Nico Riot’s Spontaneous Light

Posted on March 28, 2018

Photo: Dan Kazinski

Working for dark metal clients like Marilyn Manson and Gojira, French-born designer Nico Riot has mastered the art of improvisation. Much of the appeal of his fiercely irreverent clients comes from their penchant for going unscripted, and diving into uncharted musical waters with reckless abandon.

Riot’s lighting eagerly follows suit, reflecting his clients’ music with a bold, fresh spontaneity that keeps audiences on their visual toes. But being spontaneous does not mean being unscripted, as Riot is quick to point out. All of his shows are carefully thought out in fine detail and saved on cue stacks.

Of course, as the music flows, Riot reads and follows the moods of the artist on stage, and is ready to make sharp turns and do whatever it takes to keep his lighting in the moment. The co-owner of Chirac Design in Nantes, France, Riot now makes his home (at least temporarily) in the Los Angeles area. He talked to us about the spontaneity of light.

When you’re lighting an artist like Marilyn Manson who is known to make radical departures from his set lists, or stop in the middle of one song and move to another, it must put pressure on you to be able to change things up very quickly. How do you get yourself ready to make these quick changes?
“I have two different options. If we jump to another song, I have macros with ‘page change’ / ‘fade in for the overall look’ / ‘go master cue stack’ in it. Those macros allow me to jump from one song to another in a really smooth way. The second option is when my client is doing some radical changes. In that scenario, I have a busking page ready to go. I can use it and then go back to the song really easily.”

Do you busk or cue stack your shows?
“Every song is programmed in cue stacks — but no timecode at all.”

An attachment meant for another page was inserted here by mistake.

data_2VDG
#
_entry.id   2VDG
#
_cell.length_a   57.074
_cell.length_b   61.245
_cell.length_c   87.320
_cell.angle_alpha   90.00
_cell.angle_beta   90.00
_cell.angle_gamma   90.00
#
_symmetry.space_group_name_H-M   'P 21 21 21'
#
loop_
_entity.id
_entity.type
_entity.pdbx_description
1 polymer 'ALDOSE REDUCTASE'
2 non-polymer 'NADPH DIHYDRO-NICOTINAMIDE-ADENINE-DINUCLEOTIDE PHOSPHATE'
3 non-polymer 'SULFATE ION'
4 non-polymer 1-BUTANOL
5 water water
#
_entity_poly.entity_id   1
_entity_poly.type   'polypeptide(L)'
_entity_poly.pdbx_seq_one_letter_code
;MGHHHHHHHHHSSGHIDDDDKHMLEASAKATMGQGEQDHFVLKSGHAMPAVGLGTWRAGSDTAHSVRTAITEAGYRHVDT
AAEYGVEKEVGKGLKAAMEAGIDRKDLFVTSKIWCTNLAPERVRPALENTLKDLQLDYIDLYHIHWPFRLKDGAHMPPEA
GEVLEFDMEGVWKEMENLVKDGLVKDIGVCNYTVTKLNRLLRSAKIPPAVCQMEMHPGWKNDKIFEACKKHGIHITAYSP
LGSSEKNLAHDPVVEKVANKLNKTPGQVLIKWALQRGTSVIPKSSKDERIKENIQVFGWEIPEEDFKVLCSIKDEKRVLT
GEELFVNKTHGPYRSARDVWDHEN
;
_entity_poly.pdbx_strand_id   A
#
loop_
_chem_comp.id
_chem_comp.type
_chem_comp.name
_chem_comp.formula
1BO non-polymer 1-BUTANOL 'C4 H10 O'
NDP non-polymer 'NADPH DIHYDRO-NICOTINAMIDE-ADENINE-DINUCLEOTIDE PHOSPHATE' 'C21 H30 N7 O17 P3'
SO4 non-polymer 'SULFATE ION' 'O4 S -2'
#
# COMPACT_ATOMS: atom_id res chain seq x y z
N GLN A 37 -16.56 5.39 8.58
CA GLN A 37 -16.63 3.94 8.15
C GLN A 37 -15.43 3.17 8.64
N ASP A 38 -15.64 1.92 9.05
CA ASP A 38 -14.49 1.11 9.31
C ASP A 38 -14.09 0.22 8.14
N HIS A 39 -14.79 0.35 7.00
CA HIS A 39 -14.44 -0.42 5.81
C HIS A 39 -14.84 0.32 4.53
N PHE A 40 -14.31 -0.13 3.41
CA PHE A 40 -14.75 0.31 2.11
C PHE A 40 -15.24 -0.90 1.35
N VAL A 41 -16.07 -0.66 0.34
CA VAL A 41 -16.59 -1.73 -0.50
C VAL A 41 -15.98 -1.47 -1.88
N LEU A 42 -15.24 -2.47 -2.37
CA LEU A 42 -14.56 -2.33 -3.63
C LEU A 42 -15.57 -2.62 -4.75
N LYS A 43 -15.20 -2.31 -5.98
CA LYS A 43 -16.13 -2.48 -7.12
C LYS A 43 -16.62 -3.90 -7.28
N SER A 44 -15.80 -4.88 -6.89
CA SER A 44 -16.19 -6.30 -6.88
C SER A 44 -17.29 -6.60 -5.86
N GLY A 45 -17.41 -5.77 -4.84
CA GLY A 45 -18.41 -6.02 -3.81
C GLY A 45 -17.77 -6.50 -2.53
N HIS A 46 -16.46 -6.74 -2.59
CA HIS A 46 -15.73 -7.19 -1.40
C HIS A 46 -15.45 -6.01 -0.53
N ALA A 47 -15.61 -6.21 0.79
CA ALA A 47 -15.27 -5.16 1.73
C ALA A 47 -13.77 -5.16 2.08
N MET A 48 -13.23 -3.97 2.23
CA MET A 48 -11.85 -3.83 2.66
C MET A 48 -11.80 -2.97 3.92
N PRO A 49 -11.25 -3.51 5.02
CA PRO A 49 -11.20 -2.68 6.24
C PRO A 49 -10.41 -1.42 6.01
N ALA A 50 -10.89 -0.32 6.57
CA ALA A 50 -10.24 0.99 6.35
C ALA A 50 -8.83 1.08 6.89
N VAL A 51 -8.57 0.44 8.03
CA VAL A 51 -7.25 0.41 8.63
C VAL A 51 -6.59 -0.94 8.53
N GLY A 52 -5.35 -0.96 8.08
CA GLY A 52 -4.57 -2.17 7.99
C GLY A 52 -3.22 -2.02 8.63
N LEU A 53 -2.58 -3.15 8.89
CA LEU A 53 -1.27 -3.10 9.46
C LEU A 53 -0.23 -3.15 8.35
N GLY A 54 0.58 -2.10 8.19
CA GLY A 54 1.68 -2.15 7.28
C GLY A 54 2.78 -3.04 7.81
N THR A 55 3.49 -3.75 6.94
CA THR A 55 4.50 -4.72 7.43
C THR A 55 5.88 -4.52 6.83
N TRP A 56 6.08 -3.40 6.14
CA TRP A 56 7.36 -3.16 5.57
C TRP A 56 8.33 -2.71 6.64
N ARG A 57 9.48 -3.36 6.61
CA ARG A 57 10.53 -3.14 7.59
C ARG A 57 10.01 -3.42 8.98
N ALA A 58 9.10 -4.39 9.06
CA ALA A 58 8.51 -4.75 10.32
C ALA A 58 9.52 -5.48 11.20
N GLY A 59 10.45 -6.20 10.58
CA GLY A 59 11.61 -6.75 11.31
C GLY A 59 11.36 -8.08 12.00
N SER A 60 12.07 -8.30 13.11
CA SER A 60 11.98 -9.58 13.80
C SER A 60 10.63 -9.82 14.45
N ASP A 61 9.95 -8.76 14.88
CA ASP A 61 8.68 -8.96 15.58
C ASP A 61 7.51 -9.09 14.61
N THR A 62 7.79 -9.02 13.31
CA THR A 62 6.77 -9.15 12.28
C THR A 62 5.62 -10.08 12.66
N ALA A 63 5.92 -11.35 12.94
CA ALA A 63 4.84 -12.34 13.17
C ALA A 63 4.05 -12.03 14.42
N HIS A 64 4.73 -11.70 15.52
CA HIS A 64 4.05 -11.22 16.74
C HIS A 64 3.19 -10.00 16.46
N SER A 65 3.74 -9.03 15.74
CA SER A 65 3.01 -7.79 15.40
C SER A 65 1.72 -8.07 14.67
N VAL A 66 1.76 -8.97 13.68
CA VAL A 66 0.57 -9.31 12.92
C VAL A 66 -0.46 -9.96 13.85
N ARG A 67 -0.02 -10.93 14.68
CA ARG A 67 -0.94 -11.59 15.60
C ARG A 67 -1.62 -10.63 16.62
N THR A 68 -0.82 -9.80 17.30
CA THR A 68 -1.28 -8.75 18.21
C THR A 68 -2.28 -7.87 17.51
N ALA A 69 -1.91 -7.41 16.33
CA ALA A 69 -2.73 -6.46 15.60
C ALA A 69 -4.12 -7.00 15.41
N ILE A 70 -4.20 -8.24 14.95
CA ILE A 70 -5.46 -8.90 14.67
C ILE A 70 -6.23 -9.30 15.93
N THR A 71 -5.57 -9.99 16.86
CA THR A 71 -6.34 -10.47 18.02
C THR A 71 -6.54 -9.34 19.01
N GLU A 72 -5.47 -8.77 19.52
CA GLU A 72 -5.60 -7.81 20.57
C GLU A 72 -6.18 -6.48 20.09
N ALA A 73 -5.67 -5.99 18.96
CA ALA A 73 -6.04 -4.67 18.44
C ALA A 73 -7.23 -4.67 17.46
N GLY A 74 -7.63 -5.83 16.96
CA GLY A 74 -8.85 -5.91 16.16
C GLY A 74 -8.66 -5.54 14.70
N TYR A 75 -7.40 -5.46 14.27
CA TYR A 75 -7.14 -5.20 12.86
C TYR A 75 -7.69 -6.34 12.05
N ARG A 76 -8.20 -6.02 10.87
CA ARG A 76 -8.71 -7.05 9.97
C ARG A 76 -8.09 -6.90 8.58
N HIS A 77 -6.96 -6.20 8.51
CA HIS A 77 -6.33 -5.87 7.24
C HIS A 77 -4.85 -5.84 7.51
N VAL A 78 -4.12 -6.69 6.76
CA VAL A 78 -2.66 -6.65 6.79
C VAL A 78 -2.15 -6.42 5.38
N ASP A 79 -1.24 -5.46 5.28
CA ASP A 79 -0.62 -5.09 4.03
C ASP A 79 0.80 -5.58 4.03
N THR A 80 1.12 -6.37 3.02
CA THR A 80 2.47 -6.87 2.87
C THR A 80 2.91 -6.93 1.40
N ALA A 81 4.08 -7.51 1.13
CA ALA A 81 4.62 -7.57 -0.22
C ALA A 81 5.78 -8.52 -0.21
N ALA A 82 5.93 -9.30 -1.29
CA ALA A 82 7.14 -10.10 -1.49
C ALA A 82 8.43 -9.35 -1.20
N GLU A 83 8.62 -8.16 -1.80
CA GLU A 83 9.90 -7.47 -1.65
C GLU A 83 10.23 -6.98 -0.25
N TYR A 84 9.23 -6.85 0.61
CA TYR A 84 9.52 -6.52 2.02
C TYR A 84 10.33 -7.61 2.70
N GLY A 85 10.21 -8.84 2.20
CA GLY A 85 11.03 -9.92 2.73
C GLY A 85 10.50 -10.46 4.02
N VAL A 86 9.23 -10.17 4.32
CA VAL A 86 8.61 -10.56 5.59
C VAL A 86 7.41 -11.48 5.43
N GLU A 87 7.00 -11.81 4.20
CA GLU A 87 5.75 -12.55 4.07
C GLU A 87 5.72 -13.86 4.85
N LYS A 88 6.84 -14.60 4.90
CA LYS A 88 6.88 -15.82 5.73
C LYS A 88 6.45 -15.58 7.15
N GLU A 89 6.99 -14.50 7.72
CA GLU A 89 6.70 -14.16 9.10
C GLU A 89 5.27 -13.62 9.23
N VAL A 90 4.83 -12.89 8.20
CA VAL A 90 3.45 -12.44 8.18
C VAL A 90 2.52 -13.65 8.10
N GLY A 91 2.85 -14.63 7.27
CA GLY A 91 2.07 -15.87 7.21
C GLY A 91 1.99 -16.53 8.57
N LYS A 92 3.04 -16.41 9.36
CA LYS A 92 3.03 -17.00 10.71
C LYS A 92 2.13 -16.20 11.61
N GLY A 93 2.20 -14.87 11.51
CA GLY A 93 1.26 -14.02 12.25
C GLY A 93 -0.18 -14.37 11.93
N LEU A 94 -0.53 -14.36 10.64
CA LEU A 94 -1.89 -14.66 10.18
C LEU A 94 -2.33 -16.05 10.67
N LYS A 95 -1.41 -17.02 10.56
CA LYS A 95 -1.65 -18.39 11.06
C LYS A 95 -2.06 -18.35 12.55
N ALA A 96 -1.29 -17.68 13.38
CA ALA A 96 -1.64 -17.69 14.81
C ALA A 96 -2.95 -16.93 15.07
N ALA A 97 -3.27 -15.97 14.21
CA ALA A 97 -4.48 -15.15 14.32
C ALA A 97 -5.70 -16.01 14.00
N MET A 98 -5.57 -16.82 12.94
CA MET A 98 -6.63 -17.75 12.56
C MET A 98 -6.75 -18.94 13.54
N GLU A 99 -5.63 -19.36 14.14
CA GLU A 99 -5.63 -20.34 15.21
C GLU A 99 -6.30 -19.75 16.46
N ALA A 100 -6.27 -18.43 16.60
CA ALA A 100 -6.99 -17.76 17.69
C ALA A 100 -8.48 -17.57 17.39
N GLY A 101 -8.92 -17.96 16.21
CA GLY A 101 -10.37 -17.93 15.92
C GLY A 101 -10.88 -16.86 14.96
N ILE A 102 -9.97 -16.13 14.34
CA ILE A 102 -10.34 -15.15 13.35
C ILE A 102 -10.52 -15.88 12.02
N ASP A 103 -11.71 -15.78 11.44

Do you prefer cue stacking to busking?
“Cue stacking is the only way for me to do a proper and consistent show. I wouldn’t be able to do a tour and try to recreate the same show on busking anymore.”

So, what is the key to using cue stacks effectively?
“Hmm… good question. I don’t know. I just try to make my life easy when it comes to daily updates. I use my console’s tracking options a lot and I guess that this is maybe a key for a well-programmed cue stack.”

Photo: Dan Kazinski

How and when do you create your cues?
“I usually build the show during programming sessions before hitting the road. I always try to improve little details here and there on the road when I have the real kit in front of me.”

Do you change the order of your cues often during a show?
“No, I don’t. Stacks follow every musical cue that I want to hit. So, if the structure of a song doesn’t change, I don’t have to make any changes. However, it happens on Manson shows, but then I just need to jump cues.”

Do you light the artist for physical signs that might indicate what he or she will do next?
“I always keep an eye on the artist, especially on Manson shows. He’s the maestro, so everyone (crew/band) have to follow his moves.”

You work for intense artists who are prone to quick changes in direction. Does this influence the way you put together your lighting rig? Are you more prone to select fixtures that are flexible, even if they are not exactly what you want in other respects?
“It’s really not a matter of how you use your fixtures as much as it is how you use your desk, I guess. But having just said that, I will tell you that having some versatile fixtures in your rig is a big help as well.”

Do you always go into a concert with a cue list?
“Yes — always with a cue list. The only exception was when I was working for a real time DJ’s band called Beat Torrent. Nothing was written down and everything was always subject to change. The only way to do it was busking the whole set and just going with the flow.”

What about busking – you don’t do it often anymore, but what do you think the key is to doing well when you do need to go that route?
“I would say the way you set up your desk. Organization is the key. You need to have a good overview of your workflow.”

You have designed some elaborate rigs. So, when you busk do you limit the fixtures that you focus on, or do you try to involve the whole rig in your busking?
“The whole kit is always involved. Busking is a ‘live emergency’ extension of the Cue lists stacks so if the palettes are good, everything is going to follow.”

Do you have to like a client’s music to do a good job lighting it?
“That sure helps a lot. You have to feel the vibe.”